OK, actual compile time
The ADCIRC source code is packaged in directories ("folders"). The actual compiling is done in the "work" directory. In a terminal (i.e., on the command-line), go there. In this directory, there is a file called "makefile", which is a system for compiling software into executable code. There is also a file called cmplrflags.mk that contains sections for different compilers. You can either edit this file to specify the compiler or you can specify the compiler at the command line. For instance, assuming that you have the gfortran compiler available somewhere on your environment's PATH, do one of the following:
- Edit the cmplrflags.mk file by uncommenting the line that says "compiler=gnu". This will tell the make process to use compiler information as defined in the "gnu" section for a Linux OS. At the command prompt, type
- Skip editing the cmplrflags.mk file and just type
make adcirc compiler=gnu.
This will compile the serial ADCIRC model. If compilation is successful, there should be an executable file named "adcirc" in the work directory. If you receive errors when compiling and are unsure how to deal with them, a quick search for the error on the internet may help you identify issues, such as compiler flag(s) or software libraries needed for your system. If you are not successful, you may need to reach out to an administrator for your system or to the ADCIRC listserv.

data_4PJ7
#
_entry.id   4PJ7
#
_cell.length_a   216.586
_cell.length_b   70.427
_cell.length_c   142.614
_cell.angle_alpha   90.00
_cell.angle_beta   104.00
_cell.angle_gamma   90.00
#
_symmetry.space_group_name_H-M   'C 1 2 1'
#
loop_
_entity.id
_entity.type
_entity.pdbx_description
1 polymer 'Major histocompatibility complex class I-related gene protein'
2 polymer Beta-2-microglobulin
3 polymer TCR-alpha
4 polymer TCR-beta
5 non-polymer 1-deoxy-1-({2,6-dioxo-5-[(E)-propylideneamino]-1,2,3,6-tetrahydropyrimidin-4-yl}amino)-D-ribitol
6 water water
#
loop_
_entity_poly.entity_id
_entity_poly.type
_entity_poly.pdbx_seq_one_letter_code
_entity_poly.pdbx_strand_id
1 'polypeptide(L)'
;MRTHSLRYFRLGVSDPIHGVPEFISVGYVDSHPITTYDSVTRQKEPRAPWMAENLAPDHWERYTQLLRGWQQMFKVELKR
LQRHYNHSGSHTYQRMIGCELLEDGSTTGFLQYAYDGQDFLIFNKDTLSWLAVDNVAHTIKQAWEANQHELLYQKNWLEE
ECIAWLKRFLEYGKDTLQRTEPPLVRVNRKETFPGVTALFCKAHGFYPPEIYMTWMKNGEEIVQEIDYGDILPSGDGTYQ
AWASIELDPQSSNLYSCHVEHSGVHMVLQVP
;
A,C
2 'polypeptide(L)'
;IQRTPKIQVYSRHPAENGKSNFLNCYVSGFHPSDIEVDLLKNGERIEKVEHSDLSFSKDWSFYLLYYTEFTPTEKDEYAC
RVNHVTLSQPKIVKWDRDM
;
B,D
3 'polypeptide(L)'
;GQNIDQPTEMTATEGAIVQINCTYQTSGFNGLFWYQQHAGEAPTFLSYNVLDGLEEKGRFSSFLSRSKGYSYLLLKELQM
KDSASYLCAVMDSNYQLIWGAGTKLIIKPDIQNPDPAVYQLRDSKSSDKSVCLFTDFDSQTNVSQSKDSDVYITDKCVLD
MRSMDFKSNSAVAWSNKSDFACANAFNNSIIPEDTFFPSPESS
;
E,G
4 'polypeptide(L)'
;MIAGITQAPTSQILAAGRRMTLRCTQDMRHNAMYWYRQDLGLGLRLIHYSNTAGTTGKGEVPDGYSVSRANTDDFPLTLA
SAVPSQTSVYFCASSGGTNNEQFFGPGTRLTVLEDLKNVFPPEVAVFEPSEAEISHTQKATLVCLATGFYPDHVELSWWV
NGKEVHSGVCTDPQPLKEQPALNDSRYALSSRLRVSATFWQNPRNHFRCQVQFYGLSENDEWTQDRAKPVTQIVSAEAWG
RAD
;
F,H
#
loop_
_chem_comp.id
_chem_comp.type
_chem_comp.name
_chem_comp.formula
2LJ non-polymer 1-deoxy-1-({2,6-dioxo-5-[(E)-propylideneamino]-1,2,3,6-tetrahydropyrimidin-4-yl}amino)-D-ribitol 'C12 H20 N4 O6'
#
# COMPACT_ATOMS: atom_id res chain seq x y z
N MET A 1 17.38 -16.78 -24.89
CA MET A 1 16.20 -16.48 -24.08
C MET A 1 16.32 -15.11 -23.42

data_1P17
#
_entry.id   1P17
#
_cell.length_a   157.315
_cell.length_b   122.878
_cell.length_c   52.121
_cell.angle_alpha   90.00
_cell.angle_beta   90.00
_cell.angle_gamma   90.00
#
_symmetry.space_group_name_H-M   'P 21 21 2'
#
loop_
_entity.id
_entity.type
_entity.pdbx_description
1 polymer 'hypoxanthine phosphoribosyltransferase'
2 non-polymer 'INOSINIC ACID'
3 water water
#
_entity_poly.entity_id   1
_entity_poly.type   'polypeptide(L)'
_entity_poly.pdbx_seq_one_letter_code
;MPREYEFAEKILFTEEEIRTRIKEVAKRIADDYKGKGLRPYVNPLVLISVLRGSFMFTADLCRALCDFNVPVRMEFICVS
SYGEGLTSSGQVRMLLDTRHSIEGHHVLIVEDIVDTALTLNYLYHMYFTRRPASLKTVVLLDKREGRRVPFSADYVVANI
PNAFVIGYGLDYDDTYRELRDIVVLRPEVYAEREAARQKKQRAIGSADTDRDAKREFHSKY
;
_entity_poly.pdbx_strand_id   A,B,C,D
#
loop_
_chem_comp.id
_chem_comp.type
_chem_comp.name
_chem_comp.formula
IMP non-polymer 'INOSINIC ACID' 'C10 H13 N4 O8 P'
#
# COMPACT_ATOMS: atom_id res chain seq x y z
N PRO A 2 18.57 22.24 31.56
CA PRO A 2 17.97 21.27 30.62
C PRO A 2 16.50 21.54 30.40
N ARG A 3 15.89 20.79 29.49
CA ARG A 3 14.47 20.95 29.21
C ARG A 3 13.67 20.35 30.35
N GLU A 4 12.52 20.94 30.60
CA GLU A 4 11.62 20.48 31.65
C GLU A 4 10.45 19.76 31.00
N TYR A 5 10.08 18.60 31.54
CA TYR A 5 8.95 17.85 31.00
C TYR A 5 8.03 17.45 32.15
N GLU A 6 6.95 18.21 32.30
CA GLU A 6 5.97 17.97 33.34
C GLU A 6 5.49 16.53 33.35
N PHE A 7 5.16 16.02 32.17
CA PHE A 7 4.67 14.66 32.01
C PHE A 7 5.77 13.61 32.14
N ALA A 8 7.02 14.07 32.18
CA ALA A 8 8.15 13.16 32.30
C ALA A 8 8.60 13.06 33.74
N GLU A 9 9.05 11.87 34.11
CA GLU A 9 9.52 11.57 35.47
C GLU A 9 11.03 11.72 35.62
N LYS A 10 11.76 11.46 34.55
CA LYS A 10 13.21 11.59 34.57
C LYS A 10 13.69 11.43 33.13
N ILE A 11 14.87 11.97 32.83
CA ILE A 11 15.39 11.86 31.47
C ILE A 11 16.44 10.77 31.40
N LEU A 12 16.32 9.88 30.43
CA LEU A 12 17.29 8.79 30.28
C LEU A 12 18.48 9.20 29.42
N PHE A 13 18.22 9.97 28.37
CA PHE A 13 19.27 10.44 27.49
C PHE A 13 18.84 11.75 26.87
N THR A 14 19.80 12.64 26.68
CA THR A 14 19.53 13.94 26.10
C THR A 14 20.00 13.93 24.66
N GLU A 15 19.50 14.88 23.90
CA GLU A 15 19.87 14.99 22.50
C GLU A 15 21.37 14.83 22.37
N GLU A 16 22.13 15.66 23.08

Running the Serial Quarter Annular Harbor Test Case
The test case is the so-called serial quarter annular problem. It is described in some detail here. The ADCIRC grid is only 63 nodes (triangle vertices) and 96 elements. A plot of the grid is shown to the right. The red arc indicates open boundary nodes, and the green lines represent land (i.e., no flow) boundaries. The forcing for this test is a 0.3048 meter M2 tide on the open boundary, run for 5 days with a 180 sec timestep and a 2 day ramp up of the boundary forcing.
- Get the test case here.
- Extract the downloaded file. It will expand into a directory called "serial_quarter_annular_v51_52_20/". Go there and extract the contents.
- There are several files in this directory. The fort.14 and fort.15 files are input files. The rest are output by ADCIRC and contain various parts of the solution.
- Run the previously compiled ADCIRC serial executable by either copying it to this test case directory and executing it by typing
./adcirc, or by using the relative or absolute path to the executable (e.g.,
This serial case is very fast. It will produce these output files:
- adcirc.log - runtime diagnostic log file
- fort.16 - another runtime diagnostic log file
- fort.33 - iterative solver diagnostic file
- fort.61 - station output file
- fort.67 - alternating hotstart file
- fort.68 - alternating hotstart file
- maxele.63 - maximum water level over duration of simulation
- maxvel.63 - maximum depth-averaged water speed over duration of simulation
If you get this far, then the case ran. Now it's time to visualize the results.